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Estimating wood physical properties by using microwave measurements Orhan, Fatos Bahar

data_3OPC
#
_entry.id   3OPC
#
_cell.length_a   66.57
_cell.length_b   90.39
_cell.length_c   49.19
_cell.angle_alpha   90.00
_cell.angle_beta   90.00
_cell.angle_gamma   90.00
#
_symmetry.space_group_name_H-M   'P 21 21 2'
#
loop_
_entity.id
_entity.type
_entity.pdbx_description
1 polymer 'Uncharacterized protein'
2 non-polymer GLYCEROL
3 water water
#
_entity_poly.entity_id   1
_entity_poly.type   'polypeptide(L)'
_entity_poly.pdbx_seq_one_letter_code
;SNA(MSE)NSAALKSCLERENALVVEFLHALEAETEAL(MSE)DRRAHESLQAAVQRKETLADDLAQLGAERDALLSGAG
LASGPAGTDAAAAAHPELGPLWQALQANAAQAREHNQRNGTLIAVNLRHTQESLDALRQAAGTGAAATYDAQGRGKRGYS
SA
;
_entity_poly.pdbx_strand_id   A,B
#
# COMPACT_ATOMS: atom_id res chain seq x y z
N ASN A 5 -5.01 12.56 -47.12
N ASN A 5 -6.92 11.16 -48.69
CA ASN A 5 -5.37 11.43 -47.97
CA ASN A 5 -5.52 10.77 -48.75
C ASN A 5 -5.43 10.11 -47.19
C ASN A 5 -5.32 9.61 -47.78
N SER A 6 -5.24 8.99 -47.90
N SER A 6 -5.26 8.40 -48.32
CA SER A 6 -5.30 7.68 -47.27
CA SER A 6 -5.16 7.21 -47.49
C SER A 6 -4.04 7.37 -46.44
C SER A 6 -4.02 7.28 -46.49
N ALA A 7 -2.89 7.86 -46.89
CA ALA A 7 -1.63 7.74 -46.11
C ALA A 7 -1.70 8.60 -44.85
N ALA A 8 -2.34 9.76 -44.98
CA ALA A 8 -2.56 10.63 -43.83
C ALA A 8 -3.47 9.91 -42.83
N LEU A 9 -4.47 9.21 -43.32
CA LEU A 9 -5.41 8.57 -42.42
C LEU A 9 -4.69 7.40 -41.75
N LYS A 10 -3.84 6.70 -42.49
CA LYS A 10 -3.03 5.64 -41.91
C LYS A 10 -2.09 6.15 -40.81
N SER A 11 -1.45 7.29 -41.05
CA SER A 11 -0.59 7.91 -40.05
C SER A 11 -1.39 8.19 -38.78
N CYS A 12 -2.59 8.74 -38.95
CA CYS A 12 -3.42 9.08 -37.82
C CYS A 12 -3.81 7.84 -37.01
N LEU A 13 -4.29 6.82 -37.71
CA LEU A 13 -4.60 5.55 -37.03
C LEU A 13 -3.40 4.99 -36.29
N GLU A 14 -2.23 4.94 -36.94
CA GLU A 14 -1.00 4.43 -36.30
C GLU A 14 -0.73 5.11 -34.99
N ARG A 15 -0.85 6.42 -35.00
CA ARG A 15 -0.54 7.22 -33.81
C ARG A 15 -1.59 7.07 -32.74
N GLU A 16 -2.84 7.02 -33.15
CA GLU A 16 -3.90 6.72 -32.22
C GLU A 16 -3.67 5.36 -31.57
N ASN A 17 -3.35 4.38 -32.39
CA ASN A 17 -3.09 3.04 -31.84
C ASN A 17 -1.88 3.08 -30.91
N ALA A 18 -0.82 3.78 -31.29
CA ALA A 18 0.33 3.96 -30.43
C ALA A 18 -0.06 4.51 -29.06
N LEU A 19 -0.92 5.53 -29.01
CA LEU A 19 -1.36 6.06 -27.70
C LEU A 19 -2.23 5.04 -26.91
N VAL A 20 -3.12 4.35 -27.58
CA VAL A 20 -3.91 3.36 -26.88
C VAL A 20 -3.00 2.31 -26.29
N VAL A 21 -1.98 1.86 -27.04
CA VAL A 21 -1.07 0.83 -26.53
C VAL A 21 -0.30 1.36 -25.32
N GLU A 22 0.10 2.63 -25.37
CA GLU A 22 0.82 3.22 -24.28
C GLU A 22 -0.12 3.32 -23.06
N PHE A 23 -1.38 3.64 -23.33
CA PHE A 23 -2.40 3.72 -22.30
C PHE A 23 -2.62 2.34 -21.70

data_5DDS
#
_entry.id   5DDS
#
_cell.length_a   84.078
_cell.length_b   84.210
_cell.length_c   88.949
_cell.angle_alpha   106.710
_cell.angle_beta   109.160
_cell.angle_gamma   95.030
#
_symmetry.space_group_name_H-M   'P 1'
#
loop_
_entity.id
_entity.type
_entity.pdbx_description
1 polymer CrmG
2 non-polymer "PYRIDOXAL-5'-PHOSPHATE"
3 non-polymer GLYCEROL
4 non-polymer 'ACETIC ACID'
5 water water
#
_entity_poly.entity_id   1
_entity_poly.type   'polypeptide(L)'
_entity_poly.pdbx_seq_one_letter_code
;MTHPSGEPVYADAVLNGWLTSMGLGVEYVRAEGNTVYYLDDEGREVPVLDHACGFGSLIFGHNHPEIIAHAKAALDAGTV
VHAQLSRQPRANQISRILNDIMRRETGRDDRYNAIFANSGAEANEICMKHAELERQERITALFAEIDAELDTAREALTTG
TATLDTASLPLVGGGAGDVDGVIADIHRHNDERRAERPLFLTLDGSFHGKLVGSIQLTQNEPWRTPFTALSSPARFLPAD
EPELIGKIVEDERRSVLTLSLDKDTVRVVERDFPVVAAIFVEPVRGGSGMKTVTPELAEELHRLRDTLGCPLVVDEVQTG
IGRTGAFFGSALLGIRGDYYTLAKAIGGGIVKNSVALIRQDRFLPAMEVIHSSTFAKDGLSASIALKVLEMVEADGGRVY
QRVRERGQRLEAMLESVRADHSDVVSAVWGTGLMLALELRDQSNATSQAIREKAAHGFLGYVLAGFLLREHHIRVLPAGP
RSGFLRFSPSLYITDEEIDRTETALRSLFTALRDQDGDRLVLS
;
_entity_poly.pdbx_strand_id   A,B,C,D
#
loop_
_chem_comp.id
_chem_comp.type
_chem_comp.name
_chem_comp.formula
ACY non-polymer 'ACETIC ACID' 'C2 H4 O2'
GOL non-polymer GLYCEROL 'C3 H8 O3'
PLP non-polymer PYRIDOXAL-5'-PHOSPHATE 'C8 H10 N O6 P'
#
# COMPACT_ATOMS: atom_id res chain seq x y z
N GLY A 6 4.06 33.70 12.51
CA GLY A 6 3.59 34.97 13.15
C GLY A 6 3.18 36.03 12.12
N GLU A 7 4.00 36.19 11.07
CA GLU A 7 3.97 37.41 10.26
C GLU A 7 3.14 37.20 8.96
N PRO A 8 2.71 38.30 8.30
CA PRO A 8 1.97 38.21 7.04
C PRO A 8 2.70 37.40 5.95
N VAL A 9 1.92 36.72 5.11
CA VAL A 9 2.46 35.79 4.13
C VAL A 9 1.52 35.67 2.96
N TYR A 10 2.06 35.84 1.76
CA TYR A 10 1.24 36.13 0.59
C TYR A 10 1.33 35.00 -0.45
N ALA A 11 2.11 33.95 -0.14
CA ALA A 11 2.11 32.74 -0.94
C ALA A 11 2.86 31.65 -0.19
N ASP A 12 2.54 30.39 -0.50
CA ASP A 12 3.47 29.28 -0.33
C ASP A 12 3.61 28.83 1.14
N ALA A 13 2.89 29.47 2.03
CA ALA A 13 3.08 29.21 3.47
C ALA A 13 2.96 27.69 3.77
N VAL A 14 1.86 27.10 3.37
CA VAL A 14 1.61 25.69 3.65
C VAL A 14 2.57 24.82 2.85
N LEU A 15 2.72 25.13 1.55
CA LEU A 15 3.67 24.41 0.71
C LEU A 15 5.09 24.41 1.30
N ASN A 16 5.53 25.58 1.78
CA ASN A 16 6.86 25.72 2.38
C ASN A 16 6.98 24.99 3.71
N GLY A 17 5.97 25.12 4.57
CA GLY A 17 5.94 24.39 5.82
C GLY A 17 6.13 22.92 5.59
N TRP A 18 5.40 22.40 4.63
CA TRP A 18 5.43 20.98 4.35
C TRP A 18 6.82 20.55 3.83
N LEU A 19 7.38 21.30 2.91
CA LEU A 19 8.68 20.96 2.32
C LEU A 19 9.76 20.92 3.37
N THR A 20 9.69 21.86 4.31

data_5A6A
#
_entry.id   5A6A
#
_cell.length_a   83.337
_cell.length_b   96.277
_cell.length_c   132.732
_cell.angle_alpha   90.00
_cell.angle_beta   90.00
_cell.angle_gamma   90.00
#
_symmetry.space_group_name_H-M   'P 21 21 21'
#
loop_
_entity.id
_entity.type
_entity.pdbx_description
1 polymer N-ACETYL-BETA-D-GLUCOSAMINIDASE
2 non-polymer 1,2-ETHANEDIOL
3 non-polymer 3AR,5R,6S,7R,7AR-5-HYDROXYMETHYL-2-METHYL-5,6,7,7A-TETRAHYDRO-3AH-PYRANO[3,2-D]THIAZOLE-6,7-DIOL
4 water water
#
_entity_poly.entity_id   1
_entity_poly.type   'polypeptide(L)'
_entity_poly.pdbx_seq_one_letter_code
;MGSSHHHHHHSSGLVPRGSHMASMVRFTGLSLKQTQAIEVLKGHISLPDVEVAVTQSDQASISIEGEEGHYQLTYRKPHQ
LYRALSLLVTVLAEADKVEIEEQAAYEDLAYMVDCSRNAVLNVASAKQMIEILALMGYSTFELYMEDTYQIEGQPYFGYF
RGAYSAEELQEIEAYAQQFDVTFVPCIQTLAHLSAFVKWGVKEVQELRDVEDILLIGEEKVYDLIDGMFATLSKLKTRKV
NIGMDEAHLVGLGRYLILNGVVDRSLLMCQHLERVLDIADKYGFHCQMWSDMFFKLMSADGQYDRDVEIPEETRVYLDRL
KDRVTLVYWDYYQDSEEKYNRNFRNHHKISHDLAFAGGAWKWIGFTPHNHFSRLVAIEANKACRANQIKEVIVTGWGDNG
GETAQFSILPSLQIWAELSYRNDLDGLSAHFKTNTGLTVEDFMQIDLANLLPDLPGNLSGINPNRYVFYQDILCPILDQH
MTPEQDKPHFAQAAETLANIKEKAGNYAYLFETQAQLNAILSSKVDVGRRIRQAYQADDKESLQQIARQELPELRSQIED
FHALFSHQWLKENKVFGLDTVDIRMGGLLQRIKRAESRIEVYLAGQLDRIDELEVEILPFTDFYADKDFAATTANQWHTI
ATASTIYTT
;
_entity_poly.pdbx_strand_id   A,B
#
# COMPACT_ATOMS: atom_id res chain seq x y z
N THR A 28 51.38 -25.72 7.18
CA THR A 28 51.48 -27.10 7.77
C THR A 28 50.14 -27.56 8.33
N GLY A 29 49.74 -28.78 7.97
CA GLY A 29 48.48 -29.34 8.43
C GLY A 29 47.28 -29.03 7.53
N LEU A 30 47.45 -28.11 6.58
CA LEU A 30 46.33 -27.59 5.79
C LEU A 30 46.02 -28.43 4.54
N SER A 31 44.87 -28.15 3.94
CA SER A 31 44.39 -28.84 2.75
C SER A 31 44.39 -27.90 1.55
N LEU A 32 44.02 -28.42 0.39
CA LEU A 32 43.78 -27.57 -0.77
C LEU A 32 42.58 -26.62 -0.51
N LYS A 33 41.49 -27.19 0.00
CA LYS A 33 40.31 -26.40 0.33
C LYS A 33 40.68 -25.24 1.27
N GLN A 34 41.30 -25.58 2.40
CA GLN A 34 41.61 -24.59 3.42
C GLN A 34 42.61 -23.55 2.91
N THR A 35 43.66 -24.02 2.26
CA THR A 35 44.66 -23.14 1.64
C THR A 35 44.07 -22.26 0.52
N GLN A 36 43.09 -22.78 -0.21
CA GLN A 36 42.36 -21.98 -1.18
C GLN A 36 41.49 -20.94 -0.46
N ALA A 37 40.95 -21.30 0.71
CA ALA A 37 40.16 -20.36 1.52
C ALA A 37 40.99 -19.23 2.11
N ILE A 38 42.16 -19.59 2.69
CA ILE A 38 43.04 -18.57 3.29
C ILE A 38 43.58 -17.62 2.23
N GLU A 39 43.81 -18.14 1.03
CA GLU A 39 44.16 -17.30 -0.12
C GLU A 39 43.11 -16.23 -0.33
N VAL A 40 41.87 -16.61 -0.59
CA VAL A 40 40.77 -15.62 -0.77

Wood is a natural material with a wide range of physical properties. For effective use of the material resource, it is important to be able to make reliable non-destructive measurements of material properties. Of particular interest here are grain angle, moisture content and density of wood. These are important for process control and for wood strength estimation. Microwaves provide an effective method for measuring wood properties. The measurements are non-contact, high speed and safe. Their data content is also very rich, with a total of eight independent measurements at each point. Thus, there is good opportunity for reliable material property evaluation and for data consistency checking. The microwave system described here measures the attenuation and phase change of a microwave beam as it propagates through wood specimens. It makes these measurements for both parallel and perpendicular polarizations. In this study, microwave measurements are made on 76 hemlock and 150 Douglas fir pieces. The collected data are used to estimate the wood grain angle, moisture content and density. For estimations, linear models whose coefficients are calculated by applying least-squares method are constructed. Also, since temperature has a significant influence on electrical properties, the temperature is taken into account as a variable in the formulations. A significant species dependence was observed in the results, with different moisture and wood density sensitivities for hemlock and Douglas fir. In general, the results from hemlock were superior to those from Douglas fir. For hemlock and Douglas fir respectively, 3 3 the standard error of estimation (SEE) of wet density was 4kg/m3 and l0kg/m3 (moisture density range = 40-120 kg/m3 ). For dry wood density, the SEE was 40 and 65 kg/m3 (dry wood density range = 300-650 kg/m3). For moisture content, the SEE was 1.0% and 2.0% (moisture content range = 6-30%). For grain angles, the SEE was 0.9 and 2.5 degrees (grain angle range = 0-180°). All these results indicate that the microwave method has substantial practical potential as a method for estimating wood moisture density, moisture content and grain angle.

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